Thursday, December 9

Gaddafi’s death had great repercussions. How could that happen?

Muammar Gaddafi was in power in Libya for 42 years. Here he is photographed at a meeting in 2009.

Ten years after the assassination of the despot Muammar Gaddafi, both Libya and all of North Africa are suffering the aftermath of his rule and its fall.

This is a chronicle. Opinions in the text are the responsibility of the writer.

For President Ronald Reagan, Muammar Gaddafi was “the mad dog of the Middle East.”

African leaders referred to him as “King of kings”, a title generally associated with another. Usually he called himself only a colonel, although in reality he was the strong and brutal dictator of Libya throughout his life.

Until ten years ago, on October 20, he was liquidated by his own.

Although, own: without the decision of the UN Security Council and the massive NATO bombing, their “own” would never have managed to catch it. Norwegian bombers alone dropped no fewer than 588 bombs on Gaddafi’s forces and other strategic targets. The rest of NATO more than ten times more.

Although the government-appointed committee largely acquitted Norway, there is little reason to believe that the last word was said. Therefore, the questions are too many and the consequences too great.

Eccentric and brutal

Gaddafi himself was a whim, a brutal eccentric who caused both fear and laughter in the Western world. Not surprisingly, Gaddafi was the role model of “General Aladeen” in Sacha Baron Cohen’s film. The dictator since 2012.

He was tough on his enemies and extravagant on his own, knowing that his “Islamic socialism” would not have been possible without Libya’s huge oil revenues.

Norwegian fighter jets participated in the bombing of Libya, based out of a base in Crete.

There were scenes of jubilation in Tripoli and many other Libyan cities when the Gaddafi regime was overthrown and Gaddafi himself was assassinated. But the years since then have been turbulent.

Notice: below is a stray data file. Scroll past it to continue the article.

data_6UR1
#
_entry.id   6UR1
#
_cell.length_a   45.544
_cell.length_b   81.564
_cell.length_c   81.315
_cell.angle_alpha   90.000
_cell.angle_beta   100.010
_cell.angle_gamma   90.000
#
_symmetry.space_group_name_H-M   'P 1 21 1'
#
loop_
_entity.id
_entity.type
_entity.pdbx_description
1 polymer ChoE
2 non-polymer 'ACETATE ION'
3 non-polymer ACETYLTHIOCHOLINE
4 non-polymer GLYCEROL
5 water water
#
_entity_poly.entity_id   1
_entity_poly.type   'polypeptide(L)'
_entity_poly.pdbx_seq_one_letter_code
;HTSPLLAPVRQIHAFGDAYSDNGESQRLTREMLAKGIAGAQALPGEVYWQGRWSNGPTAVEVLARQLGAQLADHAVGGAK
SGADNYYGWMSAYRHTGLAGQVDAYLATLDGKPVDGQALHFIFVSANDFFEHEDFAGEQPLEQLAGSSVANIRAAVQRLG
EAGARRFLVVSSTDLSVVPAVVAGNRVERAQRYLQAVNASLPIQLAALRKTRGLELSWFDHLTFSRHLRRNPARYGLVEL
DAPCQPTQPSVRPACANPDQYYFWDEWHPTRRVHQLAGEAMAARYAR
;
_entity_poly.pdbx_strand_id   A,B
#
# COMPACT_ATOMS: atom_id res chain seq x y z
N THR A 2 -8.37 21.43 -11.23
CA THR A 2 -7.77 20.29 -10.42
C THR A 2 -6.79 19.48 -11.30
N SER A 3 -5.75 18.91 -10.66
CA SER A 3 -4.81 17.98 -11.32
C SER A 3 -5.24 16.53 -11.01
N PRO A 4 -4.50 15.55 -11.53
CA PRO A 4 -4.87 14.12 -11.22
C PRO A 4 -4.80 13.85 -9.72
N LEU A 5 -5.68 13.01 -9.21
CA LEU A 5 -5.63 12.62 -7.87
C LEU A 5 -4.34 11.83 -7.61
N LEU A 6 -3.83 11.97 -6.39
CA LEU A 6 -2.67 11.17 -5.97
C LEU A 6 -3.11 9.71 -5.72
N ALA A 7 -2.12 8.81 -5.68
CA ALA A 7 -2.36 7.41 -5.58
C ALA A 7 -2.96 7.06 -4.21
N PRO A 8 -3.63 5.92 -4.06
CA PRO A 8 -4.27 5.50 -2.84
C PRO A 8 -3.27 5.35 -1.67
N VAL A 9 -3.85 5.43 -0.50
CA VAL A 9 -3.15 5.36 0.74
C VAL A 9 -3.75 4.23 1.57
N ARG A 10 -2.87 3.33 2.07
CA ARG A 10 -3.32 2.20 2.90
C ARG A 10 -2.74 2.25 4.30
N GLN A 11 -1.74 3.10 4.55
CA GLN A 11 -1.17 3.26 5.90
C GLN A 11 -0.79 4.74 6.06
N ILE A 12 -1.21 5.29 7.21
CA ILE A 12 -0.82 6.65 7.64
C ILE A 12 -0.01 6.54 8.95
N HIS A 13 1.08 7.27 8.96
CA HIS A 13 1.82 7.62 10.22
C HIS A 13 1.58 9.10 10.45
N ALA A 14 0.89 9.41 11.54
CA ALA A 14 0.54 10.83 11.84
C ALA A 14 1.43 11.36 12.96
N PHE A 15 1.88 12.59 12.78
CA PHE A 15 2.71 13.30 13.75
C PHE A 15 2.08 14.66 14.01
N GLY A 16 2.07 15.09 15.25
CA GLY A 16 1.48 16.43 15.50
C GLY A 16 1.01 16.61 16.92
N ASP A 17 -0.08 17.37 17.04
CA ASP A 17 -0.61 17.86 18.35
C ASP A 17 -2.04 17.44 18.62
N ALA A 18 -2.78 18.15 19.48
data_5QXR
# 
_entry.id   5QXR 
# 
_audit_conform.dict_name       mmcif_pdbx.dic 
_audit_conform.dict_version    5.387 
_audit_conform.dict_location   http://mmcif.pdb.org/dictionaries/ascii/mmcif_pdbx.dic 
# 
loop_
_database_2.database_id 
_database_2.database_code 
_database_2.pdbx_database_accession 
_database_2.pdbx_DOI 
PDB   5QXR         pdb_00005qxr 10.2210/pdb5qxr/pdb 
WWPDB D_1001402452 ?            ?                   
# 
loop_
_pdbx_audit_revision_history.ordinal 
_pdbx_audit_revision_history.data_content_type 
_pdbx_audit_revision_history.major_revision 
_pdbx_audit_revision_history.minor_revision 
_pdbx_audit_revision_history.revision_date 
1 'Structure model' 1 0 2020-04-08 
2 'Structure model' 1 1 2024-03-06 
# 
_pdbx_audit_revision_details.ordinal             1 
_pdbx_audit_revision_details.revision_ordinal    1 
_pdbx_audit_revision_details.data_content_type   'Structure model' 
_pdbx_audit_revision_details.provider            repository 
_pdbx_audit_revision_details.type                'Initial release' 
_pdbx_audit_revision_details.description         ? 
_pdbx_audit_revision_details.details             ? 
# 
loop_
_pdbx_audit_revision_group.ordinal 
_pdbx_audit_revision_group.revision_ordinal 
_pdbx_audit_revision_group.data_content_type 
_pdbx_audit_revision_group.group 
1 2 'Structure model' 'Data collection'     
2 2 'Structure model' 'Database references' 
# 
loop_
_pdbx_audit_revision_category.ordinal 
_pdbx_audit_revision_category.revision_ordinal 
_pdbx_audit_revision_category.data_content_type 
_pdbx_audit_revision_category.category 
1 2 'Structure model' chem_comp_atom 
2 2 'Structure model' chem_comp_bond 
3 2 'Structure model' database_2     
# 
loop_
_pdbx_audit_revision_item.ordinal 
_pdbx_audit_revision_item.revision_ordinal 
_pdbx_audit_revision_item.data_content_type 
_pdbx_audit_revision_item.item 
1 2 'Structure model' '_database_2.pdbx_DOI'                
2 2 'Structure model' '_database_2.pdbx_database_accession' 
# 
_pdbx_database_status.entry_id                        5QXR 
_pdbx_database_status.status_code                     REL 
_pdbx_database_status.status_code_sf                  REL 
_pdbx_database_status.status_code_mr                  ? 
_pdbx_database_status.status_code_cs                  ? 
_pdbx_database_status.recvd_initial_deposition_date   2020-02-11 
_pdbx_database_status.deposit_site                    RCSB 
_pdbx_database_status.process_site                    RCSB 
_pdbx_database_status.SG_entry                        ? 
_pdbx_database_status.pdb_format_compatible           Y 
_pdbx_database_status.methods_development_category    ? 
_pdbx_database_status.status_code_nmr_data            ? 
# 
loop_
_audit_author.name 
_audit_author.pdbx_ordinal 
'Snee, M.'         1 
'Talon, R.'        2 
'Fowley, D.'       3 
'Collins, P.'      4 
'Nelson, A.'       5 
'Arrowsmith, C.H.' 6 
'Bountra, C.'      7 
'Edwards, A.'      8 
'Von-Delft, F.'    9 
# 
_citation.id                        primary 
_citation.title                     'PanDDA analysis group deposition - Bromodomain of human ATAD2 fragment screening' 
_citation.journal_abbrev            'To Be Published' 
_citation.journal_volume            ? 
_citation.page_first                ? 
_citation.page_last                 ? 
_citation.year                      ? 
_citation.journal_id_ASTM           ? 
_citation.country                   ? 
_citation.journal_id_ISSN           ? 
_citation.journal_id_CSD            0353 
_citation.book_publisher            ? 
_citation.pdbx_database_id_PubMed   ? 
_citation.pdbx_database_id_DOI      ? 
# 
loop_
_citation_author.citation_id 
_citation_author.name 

Bloody conflicts in Libya have continued in the years since the NATO attacks on the country. Here, a tank belonging to the defense of Libya fires at Islamist positions in Benghazi in July 2017.

In the 1970s and 1980s, wealth also helped sustain a wide range of international terrorist groups, and Libya itself was directly involved in terrorism.

The most famous is The Lockerbie Tragedy in 1988, when a Pan Am plane exploded over a Scottish village, killing 270 people. He also sponsored the construction of Islamist mosques and schools in other countries, primarily in sub-Saharan Africa, and was an active supporter of a Muslim Africa.

From “crazy dog” to the best of its kind

After the terrorist attack in the United States 20 years ago, Gaddafi took a 180 degree turn and normalized relations with the West.

It condemned al Qaeda, ended its nuclear program, invited international weapons inspectors, and paid compensation to the families of Pan Am victims.

No matter how bad Gaddafi was, he got worse

However, the goodwill he garnered did not help him on the day he chose to respond strongly against protesters during the Arab Spring.

It was the beginning of a bloody civil war. The international community joined in and Gaddafi had to flee. Finally, he was captured in the city of Sirte and lynched in the open.

The spring of naivety